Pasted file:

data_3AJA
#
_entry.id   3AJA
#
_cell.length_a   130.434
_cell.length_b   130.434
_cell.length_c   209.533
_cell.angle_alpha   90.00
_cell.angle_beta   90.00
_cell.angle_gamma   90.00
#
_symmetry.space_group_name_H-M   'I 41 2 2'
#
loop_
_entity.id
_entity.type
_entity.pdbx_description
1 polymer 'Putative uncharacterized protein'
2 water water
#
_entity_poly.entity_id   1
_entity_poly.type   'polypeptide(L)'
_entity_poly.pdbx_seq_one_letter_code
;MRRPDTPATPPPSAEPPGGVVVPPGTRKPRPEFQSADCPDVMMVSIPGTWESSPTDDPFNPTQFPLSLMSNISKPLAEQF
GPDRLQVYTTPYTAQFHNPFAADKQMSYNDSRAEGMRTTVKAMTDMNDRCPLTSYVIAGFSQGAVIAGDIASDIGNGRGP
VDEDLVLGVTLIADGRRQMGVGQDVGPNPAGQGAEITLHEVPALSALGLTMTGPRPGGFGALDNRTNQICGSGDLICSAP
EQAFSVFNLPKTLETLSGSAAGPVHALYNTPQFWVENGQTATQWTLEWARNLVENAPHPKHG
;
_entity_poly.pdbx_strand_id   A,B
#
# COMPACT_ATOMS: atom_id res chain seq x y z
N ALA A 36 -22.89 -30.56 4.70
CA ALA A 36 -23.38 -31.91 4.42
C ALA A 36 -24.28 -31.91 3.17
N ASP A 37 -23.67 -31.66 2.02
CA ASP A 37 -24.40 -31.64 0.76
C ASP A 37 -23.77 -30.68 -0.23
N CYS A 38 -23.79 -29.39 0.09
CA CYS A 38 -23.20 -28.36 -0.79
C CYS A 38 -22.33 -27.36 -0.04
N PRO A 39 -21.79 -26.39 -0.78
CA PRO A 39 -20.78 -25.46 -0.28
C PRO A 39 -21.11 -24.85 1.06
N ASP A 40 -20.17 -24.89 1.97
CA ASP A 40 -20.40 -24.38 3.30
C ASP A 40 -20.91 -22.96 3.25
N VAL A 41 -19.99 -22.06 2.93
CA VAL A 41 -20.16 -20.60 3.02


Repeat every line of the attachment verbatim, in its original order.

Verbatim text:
data_3AJA
#
_entry.id   3AJA
#
_cell.length_a   130.434
_cell.length_b   130.434
_cell.length_c   209.533
_cell.angle_alpha   90.00
_cell.angle_beta   90.00
_cell.angle_gamma   90.00
#
_symmetry.space_group_name_H-M   'I 41 2 2'
#
loop_
_entity.id
_entity.type
_entity.pdbx_description
1 polymer 'Putative uncharacterized protein'
2 water water
#
_entity_poly.entity_id   1
_entity_poly.type   'polypeptide(L)'
_entity_poly.pdbx_seq_one_letter_code
;MRRPDTPATPPPSAEPPGGVVVPPGTRKPRPEFQSADCPDVMMVSIPGTWESSPTDDPFNPTQFPLSLMSNISKPLAEQF
GPDRLQVYTTPYTAQFHNPFAADKQMSYNDSRAEGMRTTVKAMTDMNDRCPLTSYVIAGFSQGAVIAGDIASDIGNGRGP
VDEDLVLGVTLIADGRRQMGVGQDVGPNPAGQGAEITLHEVPALSALGLTMTGPRPGGFGALDNRTNQICGSGDLICSAP
EQAFSVFNLPKTLETLSGSAAGPVHALYNTPQFWVENGQTATQWTLEWARNLVENAPHPKHG
;
_entity_poly.pdbx_strand_id   A,B
#
# COMPACT_ATOMS: atom_id res chain seq x y z
N ALA A 36 -22.89 -30.56 4.70
CA ALA A 36 -23.38 -31.91 4.42
C ALA A 36 -24.28 -31.91 3.17
N ASP A 37 -23.67 -31.66 2.02
CA ASP A 37 -24.40 -31.64 0.76
C ASP A 37 -23.77 -30.68 -0.23
N CYS A 38 -23.79 -29.39 0.09
CA CYS A 38 -23.20 -28.36 -0.79
C CYS A 38 -22.33 -27.36 -0.04
N PRO A 39 -21.79 -26.39 -0.78
CA PRO A 39 -20.78 -25.46 -0.28
C PRO A 39 -21.11 -24.85 1.06
N ASP A 40 -20.17 -24.89 1.97
CA ASP A 40 -20.40 -24.38 3.30
C ASP A 40 -20.91 -22.96 3.25
N VAL A 41 -19.99 -22.06 2.93
CA VAL A 41 -20.16 -20.60 3.02